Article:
Sanjiv Krishan Sood
The provocation for me to pen this piece is a tweet which inexplicably showed up on my timeline on one of those several friendship days.
As an aside, I have been unable to comprehend as to how many friendship days are celebrated through the year because only a few days prior to the one referred above was another such friendship day. My young niece, well versed in these matters intervened to clear the confusion by informing me that this was the "International" friendship day whereas the other one only had national significance!!
In-spite of so many friendship days being celebrated with pomp and gay, the strain the friendships and even close relations have come under, during last 6 years or so is a sad reflection of the times we live in.
Perhaps the ancient Sages couldn't imagine a phenomenon like the one being witnessed these days otherwise they would have divided the time into five eras instead of four and called the present period in our lifetime, marked by blind devotion of a set of people to one particular person, as the "Bhakti Kal". Such a group of people are fondly known as "Bhakts"
Coming back to the tweet in question. It referred to a game of Chess which the originator may have played with his friend. The originator's complaint was that his friend was taking a lot of time in deciding his moves. Hence although the friend won the game but he lost a friend (the person tweeting in this case). I was tempted to ask as to how else was one expected to play the game of chess – if not by thinking moves through, but refrained.
The anecdote described in the tweet is a perfect description of the situation prevailing all around us. The friends owing allegiance to certain thought process do not want their friends to think. They simply want you to agree to whatever they say. For them, any thinking person is an enemy of the object of their devotion and the state. Even an amiable and generally soft-spoken friendly person with such orientation will suddenly transform into an aggressive abusive demon, the moment you attempt a response especially if it happens to start with a "but". "Deshdrohi", "libtard", "Commie", "Bhakt", "Aaptard" and "congie chamcha" etc. are some of the adjectives that you will be showered with. This will be followed with a stern invitation - nay direction to go to Pakistan if you don't stop and insist on exercising your right to respond.
My retort that they rather send me to a country whose record in theocracy we are not trying to emulate and demand for finances for procuring visa, residential permit and suitable employment etc for me in the country of my choice puts them in a sulk and compels them to beat a hasty retreat.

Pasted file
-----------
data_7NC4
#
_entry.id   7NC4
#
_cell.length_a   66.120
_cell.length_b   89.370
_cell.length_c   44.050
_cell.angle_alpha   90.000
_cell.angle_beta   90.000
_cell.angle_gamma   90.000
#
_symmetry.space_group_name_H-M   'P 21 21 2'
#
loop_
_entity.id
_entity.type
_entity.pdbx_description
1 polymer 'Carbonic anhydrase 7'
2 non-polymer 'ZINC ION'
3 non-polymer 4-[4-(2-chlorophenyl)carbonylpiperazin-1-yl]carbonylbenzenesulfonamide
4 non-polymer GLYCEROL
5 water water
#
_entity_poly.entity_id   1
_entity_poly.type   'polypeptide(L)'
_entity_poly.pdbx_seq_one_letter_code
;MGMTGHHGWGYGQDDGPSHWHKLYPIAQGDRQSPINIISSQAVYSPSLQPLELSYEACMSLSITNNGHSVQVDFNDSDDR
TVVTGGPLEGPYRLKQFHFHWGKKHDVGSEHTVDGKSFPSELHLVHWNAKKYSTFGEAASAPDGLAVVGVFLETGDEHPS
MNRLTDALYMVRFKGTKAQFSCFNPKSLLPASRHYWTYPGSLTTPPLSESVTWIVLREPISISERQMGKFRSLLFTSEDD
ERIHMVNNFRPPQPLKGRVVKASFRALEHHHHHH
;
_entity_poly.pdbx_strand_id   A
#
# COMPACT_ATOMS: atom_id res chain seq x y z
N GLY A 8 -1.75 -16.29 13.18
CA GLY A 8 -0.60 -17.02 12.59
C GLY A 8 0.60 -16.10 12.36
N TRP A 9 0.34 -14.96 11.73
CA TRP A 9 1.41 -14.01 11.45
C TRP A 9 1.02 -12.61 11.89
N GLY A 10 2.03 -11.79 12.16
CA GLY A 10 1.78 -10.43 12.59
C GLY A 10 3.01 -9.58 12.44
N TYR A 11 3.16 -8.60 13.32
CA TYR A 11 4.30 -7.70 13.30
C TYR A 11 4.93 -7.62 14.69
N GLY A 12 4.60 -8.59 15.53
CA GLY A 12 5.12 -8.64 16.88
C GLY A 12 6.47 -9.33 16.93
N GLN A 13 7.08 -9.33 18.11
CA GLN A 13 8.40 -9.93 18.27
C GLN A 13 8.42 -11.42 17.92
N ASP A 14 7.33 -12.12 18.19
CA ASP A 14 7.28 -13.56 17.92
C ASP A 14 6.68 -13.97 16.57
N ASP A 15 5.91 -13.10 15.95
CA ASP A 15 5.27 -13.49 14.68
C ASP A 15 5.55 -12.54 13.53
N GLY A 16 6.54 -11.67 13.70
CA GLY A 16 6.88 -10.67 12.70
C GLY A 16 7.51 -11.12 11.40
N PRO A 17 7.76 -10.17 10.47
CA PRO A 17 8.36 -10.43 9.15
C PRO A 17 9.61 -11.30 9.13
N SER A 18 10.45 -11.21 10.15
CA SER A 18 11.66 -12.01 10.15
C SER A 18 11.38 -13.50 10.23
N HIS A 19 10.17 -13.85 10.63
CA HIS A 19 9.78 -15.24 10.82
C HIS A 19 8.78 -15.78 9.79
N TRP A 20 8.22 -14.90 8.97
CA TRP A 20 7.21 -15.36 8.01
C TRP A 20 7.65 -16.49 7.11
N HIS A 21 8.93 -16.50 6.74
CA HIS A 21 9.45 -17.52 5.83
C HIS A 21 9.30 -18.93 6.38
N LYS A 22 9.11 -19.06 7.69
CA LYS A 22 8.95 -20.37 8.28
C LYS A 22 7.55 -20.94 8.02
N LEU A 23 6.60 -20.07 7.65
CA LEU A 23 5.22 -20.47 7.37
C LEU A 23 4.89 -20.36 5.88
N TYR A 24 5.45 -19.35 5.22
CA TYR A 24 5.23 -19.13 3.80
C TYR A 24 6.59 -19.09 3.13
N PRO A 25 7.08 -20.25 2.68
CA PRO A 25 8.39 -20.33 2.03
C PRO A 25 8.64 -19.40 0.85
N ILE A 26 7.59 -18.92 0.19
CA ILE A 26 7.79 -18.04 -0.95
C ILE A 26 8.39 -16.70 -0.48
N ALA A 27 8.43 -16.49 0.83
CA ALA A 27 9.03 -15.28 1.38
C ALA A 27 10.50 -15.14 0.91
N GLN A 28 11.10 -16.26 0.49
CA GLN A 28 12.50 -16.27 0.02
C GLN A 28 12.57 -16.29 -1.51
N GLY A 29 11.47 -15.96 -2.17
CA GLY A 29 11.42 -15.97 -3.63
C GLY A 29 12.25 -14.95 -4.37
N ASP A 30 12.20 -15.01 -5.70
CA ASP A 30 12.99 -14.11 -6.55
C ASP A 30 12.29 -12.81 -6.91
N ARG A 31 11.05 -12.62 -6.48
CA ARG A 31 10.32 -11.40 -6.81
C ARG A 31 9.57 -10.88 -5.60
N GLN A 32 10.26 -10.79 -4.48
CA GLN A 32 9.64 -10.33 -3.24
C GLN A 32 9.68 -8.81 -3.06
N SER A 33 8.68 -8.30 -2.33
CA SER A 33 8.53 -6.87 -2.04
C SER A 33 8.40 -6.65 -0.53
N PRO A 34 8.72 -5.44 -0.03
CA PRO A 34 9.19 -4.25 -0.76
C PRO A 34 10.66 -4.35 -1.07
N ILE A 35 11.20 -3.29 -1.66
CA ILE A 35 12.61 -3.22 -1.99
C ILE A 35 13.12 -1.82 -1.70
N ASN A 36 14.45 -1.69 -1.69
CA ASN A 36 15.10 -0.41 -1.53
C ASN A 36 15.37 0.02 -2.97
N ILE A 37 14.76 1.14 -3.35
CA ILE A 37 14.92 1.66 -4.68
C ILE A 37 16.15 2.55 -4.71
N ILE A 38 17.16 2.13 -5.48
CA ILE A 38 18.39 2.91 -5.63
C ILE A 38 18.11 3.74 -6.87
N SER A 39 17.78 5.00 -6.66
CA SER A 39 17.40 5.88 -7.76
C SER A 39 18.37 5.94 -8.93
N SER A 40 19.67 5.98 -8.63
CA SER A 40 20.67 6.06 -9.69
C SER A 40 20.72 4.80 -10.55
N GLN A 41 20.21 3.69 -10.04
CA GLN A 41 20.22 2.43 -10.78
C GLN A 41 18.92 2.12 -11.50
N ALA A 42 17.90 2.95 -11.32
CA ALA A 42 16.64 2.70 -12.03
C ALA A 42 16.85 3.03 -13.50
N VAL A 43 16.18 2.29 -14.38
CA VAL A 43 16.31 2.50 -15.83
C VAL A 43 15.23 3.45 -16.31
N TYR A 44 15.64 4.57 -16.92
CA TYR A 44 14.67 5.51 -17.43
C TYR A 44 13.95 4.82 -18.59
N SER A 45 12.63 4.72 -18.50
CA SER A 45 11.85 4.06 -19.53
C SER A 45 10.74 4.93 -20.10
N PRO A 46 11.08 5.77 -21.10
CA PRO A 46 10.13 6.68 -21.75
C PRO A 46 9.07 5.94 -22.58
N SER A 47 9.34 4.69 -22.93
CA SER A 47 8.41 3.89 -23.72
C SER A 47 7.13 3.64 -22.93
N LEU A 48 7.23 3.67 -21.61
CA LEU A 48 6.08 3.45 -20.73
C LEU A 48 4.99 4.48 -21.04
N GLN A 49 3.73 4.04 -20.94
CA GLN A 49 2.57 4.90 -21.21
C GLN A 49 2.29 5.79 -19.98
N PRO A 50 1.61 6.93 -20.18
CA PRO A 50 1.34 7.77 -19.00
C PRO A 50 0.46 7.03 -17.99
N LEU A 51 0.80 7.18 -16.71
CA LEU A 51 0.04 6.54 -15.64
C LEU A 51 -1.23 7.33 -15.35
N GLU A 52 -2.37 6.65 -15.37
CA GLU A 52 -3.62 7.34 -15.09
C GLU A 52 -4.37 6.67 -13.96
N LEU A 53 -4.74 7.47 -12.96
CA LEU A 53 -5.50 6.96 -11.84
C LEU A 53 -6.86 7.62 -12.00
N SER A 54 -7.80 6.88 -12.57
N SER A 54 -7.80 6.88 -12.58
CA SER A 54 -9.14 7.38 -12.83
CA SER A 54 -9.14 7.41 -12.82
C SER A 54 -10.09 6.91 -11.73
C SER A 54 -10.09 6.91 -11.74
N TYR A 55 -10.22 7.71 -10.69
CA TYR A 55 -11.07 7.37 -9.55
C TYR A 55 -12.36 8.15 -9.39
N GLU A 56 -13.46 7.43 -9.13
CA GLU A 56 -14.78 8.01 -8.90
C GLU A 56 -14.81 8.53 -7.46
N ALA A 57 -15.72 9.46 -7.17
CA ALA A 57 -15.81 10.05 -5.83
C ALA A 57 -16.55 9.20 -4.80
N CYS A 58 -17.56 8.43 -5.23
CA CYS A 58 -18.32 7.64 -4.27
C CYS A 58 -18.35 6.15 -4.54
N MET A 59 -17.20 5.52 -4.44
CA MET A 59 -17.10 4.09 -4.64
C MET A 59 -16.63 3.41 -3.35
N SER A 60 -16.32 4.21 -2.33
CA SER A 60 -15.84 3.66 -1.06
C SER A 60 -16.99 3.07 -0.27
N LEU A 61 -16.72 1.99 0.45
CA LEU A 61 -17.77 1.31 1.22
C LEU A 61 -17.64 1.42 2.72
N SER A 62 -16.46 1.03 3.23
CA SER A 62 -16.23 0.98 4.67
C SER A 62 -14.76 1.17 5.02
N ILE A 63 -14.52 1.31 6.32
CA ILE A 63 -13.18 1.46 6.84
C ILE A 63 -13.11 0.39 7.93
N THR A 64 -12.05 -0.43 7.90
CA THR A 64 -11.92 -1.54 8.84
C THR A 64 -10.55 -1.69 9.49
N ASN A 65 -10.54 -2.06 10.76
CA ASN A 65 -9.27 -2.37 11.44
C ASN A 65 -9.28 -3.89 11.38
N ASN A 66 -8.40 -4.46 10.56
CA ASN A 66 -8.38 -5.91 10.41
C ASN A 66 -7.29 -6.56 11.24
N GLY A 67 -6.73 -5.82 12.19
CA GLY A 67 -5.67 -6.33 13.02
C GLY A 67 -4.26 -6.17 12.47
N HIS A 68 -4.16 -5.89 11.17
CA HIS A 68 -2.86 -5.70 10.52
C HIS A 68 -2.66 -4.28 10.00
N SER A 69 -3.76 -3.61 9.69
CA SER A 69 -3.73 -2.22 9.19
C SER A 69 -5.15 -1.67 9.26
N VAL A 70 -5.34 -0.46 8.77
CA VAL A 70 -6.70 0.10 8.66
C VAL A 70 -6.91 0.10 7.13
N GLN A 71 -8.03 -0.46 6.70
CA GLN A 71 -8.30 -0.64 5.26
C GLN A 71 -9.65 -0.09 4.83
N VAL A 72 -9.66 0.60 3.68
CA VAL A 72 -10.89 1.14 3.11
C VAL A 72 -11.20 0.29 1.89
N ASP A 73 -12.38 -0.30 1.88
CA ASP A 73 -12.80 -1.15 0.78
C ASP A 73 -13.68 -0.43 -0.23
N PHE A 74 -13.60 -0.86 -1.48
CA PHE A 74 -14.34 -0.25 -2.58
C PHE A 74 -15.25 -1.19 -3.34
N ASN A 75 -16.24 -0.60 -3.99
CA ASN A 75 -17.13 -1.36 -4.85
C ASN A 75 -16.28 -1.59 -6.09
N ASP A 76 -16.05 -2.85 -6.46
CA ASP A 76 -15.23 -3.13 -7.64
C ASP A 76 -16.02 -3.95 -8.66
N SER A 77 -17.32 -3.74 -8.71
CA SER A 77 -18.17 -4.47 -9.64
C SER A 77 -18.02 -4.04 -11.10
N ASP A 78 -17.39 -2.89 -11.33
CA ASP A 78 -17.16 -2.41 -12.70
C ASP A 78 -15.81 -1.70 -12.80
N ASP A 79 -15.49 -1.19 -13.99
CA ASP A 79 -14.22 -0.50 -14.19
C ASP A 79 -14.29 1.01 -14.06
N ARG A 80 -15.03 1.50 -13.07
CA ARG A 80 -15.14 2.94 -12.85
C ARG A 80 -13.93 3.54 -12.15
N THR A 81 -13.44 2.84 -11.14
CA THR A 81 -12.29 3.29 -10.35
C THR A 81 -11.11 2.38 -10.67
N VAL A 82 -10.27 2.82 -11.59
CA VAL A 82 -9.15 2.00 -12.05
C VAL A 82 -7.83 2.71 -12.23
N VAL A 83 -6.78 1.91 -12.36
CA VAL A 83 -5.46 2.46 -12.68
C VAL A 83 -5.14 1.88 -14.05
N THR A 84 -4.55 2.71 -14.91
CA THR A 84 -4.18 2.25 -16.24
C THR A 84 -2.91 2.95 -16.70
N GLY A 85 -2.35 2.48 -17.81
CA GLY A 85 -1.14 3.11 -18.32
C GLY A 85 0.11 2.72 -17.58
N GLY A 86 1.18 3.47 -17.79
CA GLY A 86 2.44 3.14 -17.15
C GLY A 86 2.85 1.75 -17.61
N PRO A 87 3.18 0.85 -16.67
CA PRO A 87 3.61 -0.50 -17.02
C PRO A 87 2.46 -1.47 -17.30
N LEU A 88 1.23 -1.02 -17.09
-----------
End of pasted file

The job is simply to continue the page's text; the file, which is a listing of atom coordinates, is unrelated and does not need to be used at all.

A four-decade-old friend went to the extent of complaining to mutual friends about my so-called errant thought process and propensity to critically analyse the policies of the present Government and its leader. It was a herculean task to control myself from responding in kind, which perhaps is the reason for residual civility in our relations even though the warmth of yesteryears has disappeared.
A relative whose vociferous support to the pogrom in East Delhi during February was left fuming upon my suggestion that if he had so much hatred for a community, then why doesn't he personally go and execute what he expected the poor people to do on his behalf.
I often get blocked for countering propaganda with fact checks and counter-narrative. Funnily, some of the friends and relatives have become serial blockers doing so at regular intervals. I enjoy playing along and the exchange of counter views starts flowing to and fro at the same speed till the next blocking episode.
I am increasingly tending to believe that such people suffer from psychological issues. They are aware of the deficiencies of the person they idolise but are stuck with him because they had put the proverbial "all eggs in the same basket".
Having begun with a chess anecdote I can't help describing one of my own. A friend of mine during a game took advantage of a lapse on my part and literally kicked away my queen from the board with a victorious disdain. Fortunately, he had not noticed that my queen was covered and therefore he too ended up losing his. He conceded defeat but the grace had disappeared. This is how the modern-day "bhakt" behaves by becoming irrational, loud and abusive.
My advice, therefore, is to avoid blunt confrontation and criticism of their idol. Lies and propaganda cannot, however, be allowed to go uncontested. Therefore, do respond but soften the blow by peppering it up with humour and sarcasm. You may have an outside chance of retaining a modicum of civility in your relations.
(The author of this article is a retired Border Security Forces Additional Director General. All the views expressed in this article are the author's personal opinions)
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